When you travel in the back country, do you eat breakfast? If you do, is it instant oatmeal or eggs benedict? What time do you hit the trail? Right after sunrise? Or after a leisurely morning stroll and a second cup of coffee?

Simple questions. And the answers aren’t really important. Except to your traveling companions. Those could be the people glaring at you while you drive away just as their breakfast burrito comes off the griddle. Or shaking you awake at dawn, while they are ready to roll.

My traveling companions lead the way out of a remote camp in Baja

Misunderstandings like these can ruin a trip. But they are avoidable with good communication. It can be very easy to assume that everyone else operates with the same sense of time, the same scheduling style, that you do. Especially if you are used to traveling alone. But bring in a new companion, or another couple, or create a small group, and differences in styles and perceptions of urgency or leisure will quickly surface. Mix in a little bad luck and things can deteriorate rapidly.

You can easily avert a lot of unpleasantness just by talking about timing before the trip starts. You might start the conversation by mentioning that you like to grab a quick cup of instant coffee and a granola bar and be rolling 30 minutes after sunrise. Or, that you really enjoy cooking up a big breakfast for the entire group, taking your time to pack up, and rarely leave camp before ten o’clock. Again the answers themselves are not so important. But the resulting conversation can be.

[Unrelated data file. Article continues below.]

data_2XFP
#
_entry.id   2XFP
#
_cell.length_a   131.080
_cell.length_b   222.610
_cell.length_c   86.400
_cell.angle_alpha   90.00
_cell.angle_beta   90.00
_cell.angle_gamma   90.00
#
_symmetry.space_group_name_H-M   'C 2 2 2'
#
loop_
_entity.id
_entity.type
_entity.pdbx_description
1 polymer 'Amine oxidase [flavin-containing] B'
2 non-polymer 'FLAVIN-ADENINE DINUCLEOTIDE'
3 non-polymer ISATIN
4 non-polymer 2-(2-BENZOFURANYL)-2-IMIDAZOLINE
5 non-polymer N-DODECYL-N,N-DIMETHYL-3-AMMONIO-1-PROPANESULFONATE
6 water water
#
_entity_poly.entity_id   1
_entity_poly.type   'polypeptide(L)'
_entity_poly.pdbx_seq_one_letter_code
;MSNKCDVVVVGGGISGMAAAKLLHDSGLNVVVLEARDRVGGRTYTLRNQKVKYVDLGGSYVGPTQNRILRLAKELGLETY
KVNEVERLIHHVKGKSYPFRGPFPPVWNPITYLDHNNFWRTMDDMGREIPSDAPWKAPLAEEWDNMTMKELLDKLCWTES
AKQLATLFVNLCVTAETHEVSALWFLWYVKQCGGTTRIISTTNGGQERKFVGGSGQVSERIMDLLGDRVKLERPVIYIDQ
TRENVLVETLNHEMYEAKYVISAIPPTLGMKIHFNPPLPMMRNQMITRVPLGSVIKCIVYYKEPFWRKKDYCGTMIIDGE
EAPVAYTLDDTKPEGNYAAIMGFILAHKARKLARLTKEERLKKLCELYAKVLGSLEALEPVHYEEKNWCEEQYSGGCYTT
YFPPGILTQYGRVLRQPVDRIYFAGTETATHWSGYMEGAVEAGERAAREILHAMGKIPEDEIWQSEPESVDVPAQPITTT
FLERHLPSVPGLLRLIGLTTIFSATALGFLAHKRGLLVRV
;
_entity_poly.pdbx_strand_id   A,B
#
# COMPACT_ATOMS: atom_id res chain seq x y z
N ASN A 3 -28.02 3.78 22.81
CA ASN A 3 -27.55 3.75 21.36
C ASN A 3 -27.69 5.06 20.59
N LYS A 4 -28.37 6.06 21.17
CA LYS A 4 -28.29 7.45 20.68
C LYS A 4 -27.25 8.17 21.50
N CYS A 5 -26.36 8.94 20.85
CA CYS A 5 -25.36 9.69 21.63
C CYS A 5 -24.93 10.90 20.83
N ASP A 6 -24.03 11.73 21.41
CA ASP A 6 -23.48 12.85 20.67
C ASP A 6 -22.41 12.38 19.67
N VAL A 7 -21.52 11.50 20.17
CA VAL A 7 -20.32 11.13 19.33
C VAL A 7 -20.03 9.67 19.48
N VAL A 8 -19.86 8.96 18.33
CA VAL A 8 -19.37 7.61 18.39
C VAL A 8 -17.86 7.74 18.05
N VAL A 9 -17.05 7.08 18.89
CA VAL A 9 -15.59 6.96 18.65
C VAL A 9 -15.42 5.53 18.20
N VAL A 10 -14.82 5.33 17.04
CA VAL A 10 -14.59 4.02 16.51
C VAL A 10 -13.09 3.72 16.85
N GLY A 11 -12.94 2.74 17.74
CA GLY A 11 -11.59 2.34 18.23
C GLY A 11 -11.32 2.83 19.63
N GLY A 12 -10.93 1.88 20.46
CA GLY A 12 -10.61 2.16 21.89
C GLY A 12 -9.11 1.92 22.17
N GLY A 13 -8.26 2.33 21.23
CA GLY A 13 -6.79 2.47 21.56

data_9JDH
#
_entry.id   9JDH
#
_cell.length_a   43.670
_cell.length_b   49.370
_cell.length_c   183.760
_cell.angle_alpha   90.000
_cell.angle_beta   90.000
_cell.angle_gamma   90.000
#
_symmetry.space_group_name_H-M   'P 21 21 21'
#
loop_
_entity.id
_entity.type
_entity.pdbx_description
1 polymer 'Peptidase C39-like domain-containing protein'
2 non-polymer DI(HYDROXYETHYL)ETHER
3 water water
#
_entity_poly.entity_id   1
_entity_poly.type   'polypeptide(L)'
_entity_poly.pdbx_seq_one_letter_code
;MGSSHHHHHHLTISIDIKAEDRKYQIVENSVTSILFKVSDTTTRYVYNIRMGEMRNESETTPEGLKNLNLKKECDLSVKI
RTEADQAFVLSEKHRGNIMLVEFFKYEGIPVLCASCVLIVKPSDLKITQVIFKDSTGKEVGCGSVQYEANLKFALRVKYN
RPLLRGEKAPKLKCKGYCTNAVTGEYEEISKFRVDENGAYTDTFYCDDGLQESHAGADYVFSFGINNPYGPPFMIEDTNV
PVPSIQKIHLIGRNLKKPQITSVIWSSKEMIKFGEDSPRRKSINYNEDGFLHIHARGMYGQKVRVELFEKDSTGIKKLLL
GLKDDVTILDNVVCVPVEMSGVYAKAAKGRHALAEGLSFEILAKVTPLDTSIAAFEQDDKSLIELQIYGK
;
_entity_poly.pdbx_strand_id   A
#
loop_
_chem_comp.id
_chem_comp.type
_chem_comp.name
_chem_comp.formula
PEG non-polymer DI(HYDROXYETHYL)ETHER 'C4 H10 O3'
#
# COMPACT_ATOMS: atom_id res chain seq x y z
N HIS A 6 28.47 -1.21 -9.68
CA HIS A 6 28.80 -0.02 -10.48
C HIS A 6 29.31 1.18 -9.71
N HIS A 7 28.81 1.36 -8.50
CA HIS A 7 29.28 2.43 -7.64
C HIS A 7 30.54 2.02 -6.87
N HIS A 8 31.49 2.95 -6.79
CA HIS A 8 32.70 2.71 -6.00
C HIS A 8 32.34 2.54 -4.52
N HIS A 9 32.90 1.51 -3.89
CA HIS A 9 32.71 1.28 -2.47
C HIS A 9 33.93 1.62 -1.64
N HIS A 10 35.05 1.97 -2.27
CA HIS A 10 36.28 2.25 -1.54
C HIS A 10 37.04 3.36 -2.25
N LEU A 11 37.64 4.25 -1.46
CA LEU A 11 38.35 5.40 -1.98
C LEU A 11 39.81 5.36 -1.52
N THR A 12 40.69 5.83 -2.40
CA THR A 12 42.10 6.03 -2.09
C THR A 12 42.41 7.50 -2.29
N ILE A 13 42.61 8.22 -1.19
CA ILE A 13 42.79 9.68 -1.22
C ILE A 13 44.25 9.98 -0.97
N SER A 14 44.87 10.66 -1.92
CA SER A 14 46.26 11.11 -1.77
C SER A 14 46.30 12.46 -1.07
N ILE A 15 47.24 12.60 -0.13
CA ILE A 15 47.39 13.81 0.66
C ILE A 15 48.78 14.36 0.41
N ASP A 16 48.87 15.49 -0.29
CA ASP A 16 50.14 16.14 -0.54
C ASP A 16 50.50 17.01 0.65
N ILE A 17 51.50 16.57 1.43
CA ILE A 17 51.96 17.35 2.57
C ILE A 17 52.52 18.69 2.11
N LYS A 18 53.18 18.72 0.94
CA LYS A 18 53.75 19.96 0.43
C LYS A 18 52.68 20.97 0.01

You might be pleasantly surprised to learn that everyone else on the trip shares your sense of timing. So it will be easy to manage expectations and keep the group smiling. If that’s the case, you can all just agree to be ready to roll at 6:30. Or at 10 AM. Or whatever time the group decides on.

And don’t panic should you find that your camp mates have a very different sense of timing from you. No need to cancel your trip. Just compromise. You might plan a combination of long days with early starts as well as shorter days with more leisure time. As long as you all talk about it before you leave, it will most likely work out.

And if you only have time for a quick weekend getaway, consider making it a general rendezvous rather than a trek. Just pick a scenic spot a couple of hours from home and have everyone meet there. Some will arrive right after work on Friday night, some Saturday morning in time for breakfast, and others later in the day. If you aren’t planning to actually travel together, it won’t matter when people arrive. You can have breakfast whenever you like and still enjoy a pleasant evening around the fire with nice people and good conversation. And that might include talk about when to have dessert.

This article originally appeared in the newsletter for AT Overland Equipment. A great company that builds fantastic products. That’s one of their “Built for Off-Road” trailers in the photo above.